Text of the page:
Homer’s  classical story,The Odyssey in a new version by Mike Kenny directed by Sarah Brigham will be playing at Derby Theatre Fri 14th February – Sat 1st March 2014. This promises to be an epic new version of the classic tale and Derby Theatre’s big production for Spring 2014 and its third home produced production with the excellent Cooking With Elvis and Kes as previous critical and theatrical successes.   

To mark 2014’s First World War centenary, The Odyssey, one of literature’s oldest stories, will explore and highlight the consequences of war through a brilliant and moving new adaptation brought vividly to life to life by an exceptional cast of performers through live music and emotive storytelling.

The Trojan War is over and it’s time for Odysseus to return home. The fighting may have ceased but storms still rage on the high seas. Our hero is forced to run the monumental gauntlet thrown down between him and the long- awaited reunion with his family. But getting home is only half the battle, as twenty years have passed and everything has changed in his absence. 
The show has been adapted by one of England’s leading writers and Olivier Award-winning playwrights, Mike Kenny (who has numerous production and adaptation credits to his name including The Railway Children for York Theatre Royal in association with The National Railway Museum).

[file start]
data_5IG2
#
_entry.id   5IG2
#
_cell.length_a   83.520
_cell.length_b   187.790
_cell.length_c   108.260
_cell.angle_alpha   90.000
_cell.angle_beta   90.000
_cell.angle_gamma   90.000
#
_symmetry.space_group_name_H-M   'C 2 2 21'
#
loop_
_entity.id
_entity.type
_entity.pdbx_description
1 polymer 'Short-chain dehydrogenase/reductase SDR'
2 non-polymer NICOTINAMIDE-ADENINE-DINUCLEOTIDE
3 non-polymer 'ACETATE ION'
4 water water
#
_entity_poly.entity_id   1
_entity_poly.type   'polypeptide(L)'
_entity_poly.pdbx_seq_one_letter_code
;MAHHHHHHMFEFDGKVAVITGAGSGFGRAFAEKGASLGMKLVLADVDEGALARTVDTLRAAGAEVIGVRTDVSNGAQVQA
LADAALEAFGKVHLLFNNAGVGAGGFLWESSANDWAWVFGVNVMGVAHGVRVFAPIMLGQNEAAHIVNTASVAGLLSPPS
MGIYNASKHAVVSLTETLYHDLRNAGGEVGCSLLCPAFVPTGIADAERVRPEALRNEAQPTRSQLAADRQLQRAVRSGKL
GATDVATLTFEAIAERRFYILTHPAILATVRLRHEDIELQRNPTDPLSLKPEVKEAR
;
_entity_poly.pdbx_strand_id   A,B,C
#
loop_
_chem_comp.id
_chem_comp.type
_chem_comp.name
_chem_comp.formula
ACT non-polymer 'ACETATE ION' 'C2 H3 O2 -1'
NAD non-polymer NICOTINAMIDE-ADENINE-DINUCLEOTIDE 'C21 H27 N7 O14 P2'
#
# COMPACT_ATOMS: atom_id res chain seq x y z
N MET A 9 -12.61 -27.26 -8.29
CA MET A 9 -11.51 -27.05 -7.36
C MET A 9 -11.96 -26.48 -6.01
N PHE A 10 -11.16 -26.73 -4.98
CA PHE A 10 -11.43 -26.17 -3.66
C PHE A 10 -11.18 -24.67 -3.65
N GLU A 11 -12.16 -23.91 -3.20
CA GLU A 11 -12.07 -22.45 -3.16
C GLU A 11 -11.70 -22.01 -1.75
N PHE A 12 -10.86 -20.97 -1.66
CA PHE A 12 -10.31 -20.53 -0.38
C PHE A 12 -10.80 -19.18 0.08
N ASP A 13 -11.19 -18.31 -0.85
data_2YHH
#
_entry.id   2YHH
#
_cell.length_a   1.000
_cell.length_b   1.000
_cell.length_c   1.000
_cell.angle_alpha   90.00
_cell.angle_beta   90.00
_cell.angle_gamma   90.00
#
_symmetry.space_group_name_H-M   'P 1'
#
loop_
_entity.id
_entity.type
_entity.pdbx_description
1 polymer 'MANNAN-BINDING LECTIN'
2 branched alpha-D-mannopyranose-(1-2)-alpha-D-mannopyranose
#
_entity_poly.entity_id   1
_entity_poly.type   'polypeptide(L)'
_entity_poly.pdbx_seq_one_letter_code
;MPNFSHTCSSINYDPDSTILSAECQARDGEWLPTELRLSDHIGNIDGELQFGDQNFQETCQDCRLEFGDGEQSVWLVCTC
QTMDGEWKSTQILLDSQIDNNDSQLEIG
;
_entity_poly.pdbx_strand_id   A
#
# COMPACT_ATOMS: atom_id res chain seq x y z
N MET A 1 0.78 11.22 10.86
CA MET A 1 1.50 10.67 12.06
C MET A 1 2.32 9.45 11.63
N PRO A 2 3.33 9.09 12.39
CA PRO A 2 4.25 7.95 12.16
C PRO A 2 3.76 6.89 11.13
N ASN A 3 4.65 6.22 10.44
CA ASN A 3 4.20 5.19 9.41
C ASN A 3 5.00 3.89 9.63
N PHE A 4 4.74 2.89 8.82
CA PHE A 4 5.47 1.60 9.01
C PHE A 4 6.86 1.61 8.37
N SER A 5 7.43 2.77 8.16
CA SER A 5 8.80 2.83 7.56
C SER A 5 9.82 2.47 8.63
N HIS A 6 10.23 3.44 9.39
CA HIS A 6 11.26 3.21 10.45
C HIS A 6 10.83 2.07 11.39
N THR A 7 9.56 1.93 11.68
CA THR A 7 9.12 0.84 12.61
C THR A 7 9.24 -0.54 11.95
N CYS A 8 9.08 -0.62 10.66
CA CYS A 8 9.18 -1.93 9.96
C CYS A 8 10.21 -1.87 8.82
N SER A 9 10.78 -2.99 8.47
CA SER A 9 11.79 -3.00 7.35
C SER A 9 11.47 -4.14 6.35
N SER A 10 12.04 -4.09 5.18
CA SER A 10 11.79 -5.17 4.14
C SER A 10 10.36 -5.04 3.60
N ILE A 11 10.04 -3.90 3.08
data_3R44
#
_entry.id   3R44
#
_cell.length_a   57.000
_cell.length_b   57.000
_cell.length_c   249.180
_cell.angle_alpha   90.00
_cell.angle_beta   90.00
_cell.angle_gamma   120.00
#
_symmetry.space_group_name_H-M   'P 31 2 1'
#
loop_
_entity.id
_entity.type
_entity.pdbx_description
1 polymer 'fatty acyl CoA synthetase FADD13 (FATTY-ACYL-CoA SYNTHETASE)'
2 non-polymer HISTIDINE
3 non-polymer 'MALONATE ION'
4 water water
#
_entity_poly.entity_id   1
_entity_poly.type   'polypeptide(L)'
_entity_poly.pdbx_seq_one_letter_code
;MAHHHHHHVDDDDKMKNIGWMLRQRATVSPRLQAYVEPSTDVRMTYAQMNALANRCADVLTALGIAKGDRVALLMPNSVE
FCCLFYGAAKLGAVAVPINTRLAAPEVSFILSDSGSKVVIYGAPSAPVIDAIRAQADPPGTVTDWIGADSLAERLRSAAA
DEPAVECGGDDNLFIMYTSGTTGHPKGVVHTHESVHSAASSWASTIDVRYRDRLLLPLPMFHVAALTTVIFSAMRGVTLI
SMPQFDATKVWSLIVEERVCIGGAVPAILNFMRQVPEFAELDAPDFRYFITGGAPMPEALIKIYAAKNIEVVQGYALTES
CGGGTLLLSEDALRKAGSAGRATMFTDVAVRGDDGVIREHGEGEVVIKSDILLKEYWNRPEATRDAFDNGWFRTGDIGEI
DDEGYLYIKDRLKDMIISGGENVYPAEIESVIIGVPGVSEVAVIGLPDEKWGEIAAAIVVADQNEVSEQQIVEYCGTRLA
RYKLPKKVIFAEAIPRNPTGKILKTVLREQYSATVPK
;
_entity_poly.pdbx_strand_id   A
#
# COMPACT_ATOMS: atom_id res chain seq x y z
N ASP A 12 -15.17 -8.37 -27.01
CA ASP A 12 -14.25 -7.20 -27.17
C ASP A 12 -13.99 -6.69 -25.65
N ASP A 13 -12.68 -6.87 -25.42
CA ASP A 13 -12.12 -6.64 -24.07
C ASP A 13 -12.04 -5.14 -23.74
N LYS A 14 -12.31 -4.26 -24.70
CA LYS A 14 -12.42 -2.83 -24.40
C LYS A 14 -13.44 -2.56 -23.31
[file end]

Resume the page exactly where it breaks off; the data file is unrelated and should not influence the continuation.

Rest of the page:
The cast includes: Wole Sawyerr in the central role of Odysseus (Henry VI Parts 1 & 2, Shakespeare’s Globe directed by Dominic Dromgoole); Emma Beattie as Odysseus’ wife, Penelope (The Last of the Haussmans, Iphigenia in Tauris and Elektra, National Theatre); Christopher Price (the Riddler in Batman Live, International Tour; Hansel and Gretel, Kneehigh; Oh What a Lovely War, Northern Stage); local actress Anna Westlake (who most recently appeared in Oddsocks’ production of Comedy of Errors) and Ivan Stott (Musical Director on Derby Theatre’s production of Kes and Musical Director and performer in Derby Theatre’s Christmas show in the studio, Pinocchio). The cast also includes Ella Vale and Rich Dolphin.   

Artistic director, Sarah Brigham said: “Mike’s modern adaptation of this classic story, about a soldier who returns home from war and who has to piece his life back together, has a modern day feel, resonance and relevance through its language and themes. It is a timeless piece which the brilliant ensemble of actors will deliver with a powerful and emotional punch against a soaring, live musical score.”   

Alongside the main show runs a connected piece called, Penelope RETOLD,  with performances from Wednesday 19th February until Saturday 1st March and it is billed as the perfect accompaniment and companion piece to The Odyssey, as it looks at the story from the perspective of Odysseus’ wife, Penelope.



The RETOLD programme is a series of brand new one-woman plays commissioned by Derby Theatre, from some of the most exciting female voices in contemporary theatre today. Penelope RETOLD will be created by theatre maker and performer, Caroline Horton, described in relation to her production of Mess as “a major, major talent”, Time Out.   

Tickets for The Odyssey: £10 - £25.50, concessions £10 - £23.50. Group and school rates available. 16-25 year olds: £5 per ticket on Friday evenings (proof of ID required). 
Tickets for Penelope RETOLD: £9, concessions £6. Or see it for £5 if you book for The Odyssey.

For more information and to book tickets call the Box Office on 01332 59 39 39 or online at www.derbytheatre.co.uk